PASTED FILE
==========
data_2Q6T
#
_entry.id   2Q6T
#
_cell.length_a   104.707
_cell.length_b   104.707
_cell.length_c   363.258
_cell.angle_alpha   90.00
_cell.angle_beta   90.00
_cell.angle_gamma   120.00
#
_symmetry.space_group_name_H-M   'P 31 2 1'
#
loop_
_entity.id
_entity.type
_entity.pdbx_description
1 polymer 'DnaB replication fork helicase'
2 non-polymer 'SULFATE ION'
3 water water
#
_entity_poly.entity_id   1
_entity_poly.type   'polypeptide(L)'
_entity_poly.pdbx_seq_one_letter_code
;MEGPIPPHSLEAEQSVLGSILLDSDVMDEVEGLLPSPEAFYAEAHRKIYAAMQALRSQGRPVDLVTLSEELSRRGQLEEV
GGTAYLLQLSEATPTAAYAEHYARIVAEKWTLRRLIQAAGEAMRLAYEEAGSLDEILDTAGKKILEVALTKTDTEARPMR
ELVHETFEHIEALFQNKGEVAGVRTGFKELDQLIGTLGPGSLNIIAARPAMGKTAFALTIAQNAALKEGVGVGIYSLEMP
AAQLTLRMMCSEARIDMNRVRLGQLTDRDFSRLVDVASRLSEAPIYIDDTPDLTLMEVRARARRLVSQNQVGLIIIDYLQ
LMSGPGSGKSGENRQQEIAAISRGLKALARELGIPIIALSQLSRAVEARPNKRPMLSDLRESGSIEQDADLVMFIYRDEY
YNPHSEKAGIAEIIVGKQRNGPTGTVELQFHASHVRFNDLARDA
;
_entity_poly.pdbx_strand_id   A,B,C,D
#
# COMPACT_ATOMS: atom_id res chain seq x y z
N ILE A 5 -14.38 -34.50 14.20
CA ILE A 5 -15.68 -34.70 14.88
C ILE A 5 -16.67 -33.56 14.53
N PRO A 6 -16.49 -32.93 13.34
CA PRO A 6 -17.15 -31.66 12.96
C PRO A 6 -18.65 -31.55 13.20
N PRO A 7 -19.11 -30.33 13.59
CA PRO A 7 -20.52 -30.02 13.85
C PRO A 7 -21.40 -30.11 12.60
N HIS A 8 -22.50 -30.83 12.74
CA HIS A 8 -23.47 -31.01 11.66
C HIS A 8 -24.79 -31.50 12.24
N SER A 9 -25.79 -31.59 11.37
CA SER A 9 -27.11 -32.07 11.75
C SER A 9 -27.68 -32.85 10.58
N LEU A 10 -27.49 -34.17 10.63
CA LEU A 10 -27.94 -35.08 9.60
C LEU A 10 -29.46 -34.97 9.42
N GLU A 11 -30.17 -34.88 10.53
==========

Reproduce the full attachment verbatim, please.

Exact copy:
data_2Q6T
#
_entry.id   2Q6T
#
_cell.length_a   104.707
_cell.length_b   104.707
_cell.length_c   363.258
_cell.angle_alpha   90.00
_cell.angle_beta   90.00
_cell.angle_gamma   120.00
#
_symmetry.space_group_name_H-M   'P 31 2 1'
#
loop_
_entity.id
_entity.type
_entity.pdbx_description
1 polymer 'DnaB replication fork helicase'
2 non-polymer 'SULFATE ION'
3 water water
#
_entity_poly.entity_id   1
_entity_poly.type   'polypeptide(L)'
_entity_poly.pdbx_seq_one_letter_code
;MEGPIPPHSLEAEQSVLGSILLDSDVMDEVEGLLPSPEAFYAEAHRKIYAAMQALRSQGRPVDLVTLSEELSRRGQLEEV
GGTAYLLQLSEATPTAAYAEHYARIVAEKWTLRRLIQAAGEAMRLAYEEAGSLDEILDTAGKKILEVALTKTDTEARPMR
ELVHETFEHIEALFQNKGEVAGVRTGFKELDQLIGTLGPGSLNIIAARPAMGKTAFALTIAQNAALKEGVGVGIYSLEMP
AAQLTLRMMCSEARIDMNRVRLGQLTDRDFSRLVDVASRLSEAPIYIDDTPDLTLMEVRARARRLVSQNQVGLIIIDYLQ
LMSGPGSGKSGENRQQEIAAISRGLKALARELGIPIIALSQLSRAVEARPNKRPMLSDLRESGSIEQDADLVMFIYRDEY
YNPHSEKAGIAEIIVGKQRNGPTGTVELQFHASHVRFNDLARDA
;
_entity_poly.pdbx_strand_id   A,B,C,D
#
# COMPACT_ATOMS: atom_id res chain seq x y z
N ILE A 5 -14.38 -34.50 14.20
CA ILE A 5 -15.68 -34.70 14.88
C ILE A 5 -16.67 -33.56 14.53
N PRO A 6 -16.49 -32.93 13.34
CA PRO A 6 -17.15 -31.66 12.96
C PRO A 6 -18.65 -31.55 13.20
N PRO A 7 -19.11 -30.33 13.59
CA PRO A 7 -20.52 -30.02 13.85
C PRO A 7 -21.40 -30.11 12.60
N HIS A 8 -22.50 -30.83 12.74
CA HIS A 8 -23.47 -31.01 11.66
C HIS A 8 -24.79 -31.50 12.24
N SER A 9 -25.79 -31.59 11.37
CA SER A 9 -27.11 -32.07 11.75
C SER A 9 -27.68 -32.85 10.58
N LEU A 10 -27.49 -34.17 10.63
CA LEU A 10 -27.94 -35.08 9.60
C LEU A 10 -29.46 -34.97 9.42
N GLU A 11 -30.17 -34.88 10.53